Who doesn’t love a Halloween party? They’re even better when hosted in an abandoned funeral home built on forsaken ground and haunted by a demon in the crematorium. Don’t believe me? Then you gotta watch this movie!
Night of the Demons is about just such a party. Ten teenagers show up to party down and have fun, with more than a few keeping sex on their mind. Unfortunately, a good chunk of them happen to also be total assholes, but that’s ok. Through their terrible teenage ways, they hold a seance and manage to release a demon from the building’s underbelly. Once the giant glowing head comes out, it possesses Linnea Quigley, who passes it onto Amelia Kinkade, the Angela of the poster. They then spread death, dismemberment, and demon possession like it’s an STD in an orgy to a bunch of sex-crazed teenage party goers. Eventually it comes down to the last two, Cathy Podewell’s Judy and Alvin Alexis’ Roger. Judy and Roger must overcome their fears and work together before finally escaping. Also, an old man dies. That’s like a C-plot right there, but more on that later.
You know what’s best about these kinds of demon parties? They’re great for teaching moral lessons, like don’t be a sexist prick, don’t perform black magic, don’t have sex in a coffin, and other important life lessons. The characters who die or get possessed display these kinds of behaviors…well, mostly. One character, Sal, who behaves like a jerk is actually a sacrificial hero in disguise willing to risk life and limb more than once to save Judy. He deserved better than becoming a zombie, but hey, can’t win them all.
The real winners here are the horribly wounded Judy and Roger, but the nice thing about their characters is that they don’t feel unrealistic; both get scared at times, both get desperate to escape, both flee, but both also help each other. A couple of times Roger is petrified with fear, but he still manages to help when Judy needs him, and he’s the only character smart enough not to go messing with things that really don’t want to be messed with. As much as the black-guy-dies-first thing is a horrid trope, it’s a trope because it’s often the case; here, Roger’s the smartest survivor, first to search for a way out, first to get outside the house and hide, and first to make it over the wall. He also helps Judy escape despite his obvious terror and the emotional toll of the evening. Judy, meanwhile, is also scared but shows she’s willing to fight back and try to escape once she discovers things are definitely going to Hell. She’s not always the damsel in distress, is the one who manages to successfully fend off the demon-possessed, and also seeks escape through any means necessary. Roger and Judy survive because they help each other, and because they manage to overcome their fear.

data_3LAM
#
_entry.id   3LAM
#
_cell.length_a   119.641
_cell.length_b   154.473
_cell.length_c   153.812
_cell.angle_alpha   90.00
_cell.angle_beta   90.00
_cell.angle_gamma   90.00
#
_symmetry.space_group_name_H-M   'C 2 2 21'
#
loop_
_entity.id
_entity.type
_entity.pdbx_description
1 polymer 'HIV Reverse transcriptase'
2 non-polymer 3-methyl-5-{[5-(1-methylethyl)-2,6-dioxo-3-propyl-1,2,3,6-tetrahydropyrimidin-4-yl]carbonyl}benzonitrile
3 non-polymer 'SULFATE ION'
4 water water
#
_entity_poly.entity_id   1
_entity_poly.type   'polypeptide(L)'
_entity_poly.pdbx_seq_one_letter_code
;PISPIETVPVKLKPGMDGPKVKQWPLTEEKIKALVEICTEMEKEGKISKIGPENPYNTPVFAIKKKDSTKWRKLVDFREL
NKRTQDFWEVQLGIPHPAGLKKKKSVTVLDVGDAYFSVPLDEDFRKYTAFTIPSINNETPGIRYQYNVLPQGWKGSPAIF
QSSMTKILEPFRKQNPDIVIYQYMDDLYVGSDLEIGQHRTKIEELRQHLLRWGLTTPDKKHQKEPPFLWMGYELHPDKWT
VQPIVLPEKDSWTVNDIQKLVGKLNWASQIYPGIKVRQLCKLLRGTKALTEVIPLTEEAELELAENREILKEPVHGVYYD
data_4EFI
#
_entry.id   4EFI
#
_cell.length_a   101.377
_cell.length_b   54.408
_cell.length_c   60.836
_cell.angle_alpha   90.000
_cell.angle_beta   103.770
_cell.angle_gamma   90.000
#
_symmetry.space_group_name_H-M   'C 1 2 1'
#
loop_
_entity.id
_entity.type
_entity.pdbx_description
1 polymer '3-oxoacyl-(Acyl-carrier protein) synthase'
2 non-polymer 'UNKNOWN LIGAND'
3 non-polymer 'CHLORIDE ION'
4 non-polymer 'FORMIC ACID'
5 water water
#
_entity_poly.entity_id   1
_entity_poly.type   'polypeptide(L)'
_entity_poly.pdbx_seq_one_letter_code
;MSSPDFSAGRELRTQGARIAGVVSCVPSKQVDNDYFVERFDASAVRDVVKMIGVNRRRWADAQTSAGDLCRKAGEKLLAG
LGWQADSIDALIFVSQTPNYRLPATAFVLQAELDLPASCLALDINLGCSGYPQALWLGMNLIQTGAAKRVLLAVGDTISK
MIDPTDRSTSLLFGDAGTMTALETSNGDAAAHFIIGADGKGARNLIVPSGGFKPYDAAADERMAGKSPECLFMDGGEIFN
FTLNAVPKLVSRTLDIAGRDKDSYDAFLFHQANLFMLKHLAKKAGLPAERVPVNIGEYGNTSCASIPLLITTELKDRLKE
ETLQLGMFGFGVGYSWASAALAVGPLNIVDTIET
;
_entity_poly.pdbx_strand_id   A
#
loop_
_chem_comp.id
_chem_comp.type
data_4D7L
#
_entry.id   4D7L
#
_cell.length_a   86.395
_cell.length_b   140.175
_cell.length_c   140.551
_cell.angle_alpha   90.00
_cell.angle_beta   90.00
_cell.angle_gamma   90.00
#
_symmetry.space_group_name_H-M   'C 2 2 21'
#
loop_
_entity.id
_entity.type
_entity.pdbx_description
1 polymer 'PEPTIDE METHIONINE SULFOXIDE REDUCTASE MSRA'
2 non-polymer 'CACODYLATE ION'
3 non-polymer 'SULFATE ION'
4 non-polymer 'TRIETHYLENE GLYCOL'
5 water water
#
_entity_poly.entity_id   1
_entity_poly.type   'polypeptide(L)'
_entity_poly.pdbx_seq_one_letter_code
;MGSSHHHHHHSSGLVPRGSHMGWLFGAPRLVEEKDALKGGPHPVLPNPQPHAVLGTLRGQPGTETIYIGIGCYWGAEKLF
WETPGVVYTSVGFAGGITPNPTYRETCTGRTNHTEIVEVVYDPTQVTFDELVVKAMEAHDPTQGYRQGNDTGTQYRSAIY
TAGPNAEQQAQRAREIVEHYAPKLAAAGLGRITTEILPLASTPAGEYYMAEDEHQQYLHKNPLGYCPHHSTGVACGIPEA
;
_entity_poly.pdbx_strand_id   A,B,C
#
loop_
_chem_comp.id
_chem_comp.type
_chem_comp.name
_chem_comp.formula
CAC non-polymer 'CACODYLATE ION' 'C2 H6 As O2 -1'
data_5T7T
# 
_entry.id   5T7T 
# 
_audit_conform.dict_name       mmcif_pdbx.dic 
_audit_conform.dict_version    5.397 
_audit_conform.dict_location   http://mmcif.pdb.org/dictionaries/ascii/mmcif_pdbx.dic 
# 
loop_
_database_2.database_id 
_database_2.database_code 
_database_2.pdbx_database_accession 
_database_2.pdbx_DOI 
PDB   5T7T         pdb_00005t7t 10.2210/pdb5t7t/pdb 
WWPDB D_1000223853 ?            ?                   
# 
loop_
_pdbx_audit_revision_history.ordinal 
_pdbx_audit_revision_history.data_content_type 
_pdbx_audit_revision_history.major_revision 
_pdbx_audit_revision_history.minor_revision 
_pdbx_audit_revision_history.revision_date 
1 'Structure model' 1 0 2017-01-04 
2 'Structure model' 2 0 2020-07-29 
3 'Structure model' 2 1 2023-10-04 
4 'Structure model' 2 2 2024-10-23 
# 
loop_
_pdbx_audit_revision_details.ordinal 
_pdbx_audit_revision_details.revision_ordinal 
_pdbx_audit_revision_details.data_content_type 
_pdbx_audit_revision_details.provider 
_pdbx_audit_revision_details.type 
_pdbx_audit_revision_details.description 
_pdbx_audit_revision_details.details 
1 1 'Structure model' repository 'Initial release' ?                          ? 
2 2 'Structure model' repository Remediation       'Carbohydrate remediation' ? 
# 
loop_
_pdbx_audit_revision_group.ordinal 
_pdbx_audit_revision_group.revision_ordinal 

Of course, the herald of doom in this movie doesn’t make it out either. Here he’s a grumpy old guy who wishes the teenagers will go to Hell and sticks razor blades in apples, because it’s a stereotype. He’s also a total dick, so his death by apple pie at the end just reinforces the lesson to not be a prick. Also, who insults their wife’s apple pie? If I were married to someone willing to get up really early and bake me a fresh pie, I sure as hell would do my damndest to enjoy it! Then again, it’s kinda hard not to notice razor blades in an apple when you’re cutting it up to make pie, so maybe his death wasn’t so unintentional…
Look, you want to know what to do about all this? Avoid the ‘bad place,’ which is definitely what an abandoned funeral home is. Don’t have sex with anyone who can stick lipstick in places where there aren’t actually orifices. And above all, DON’T BE AN ASSHOLE.
Oh man, guess I’m screwed…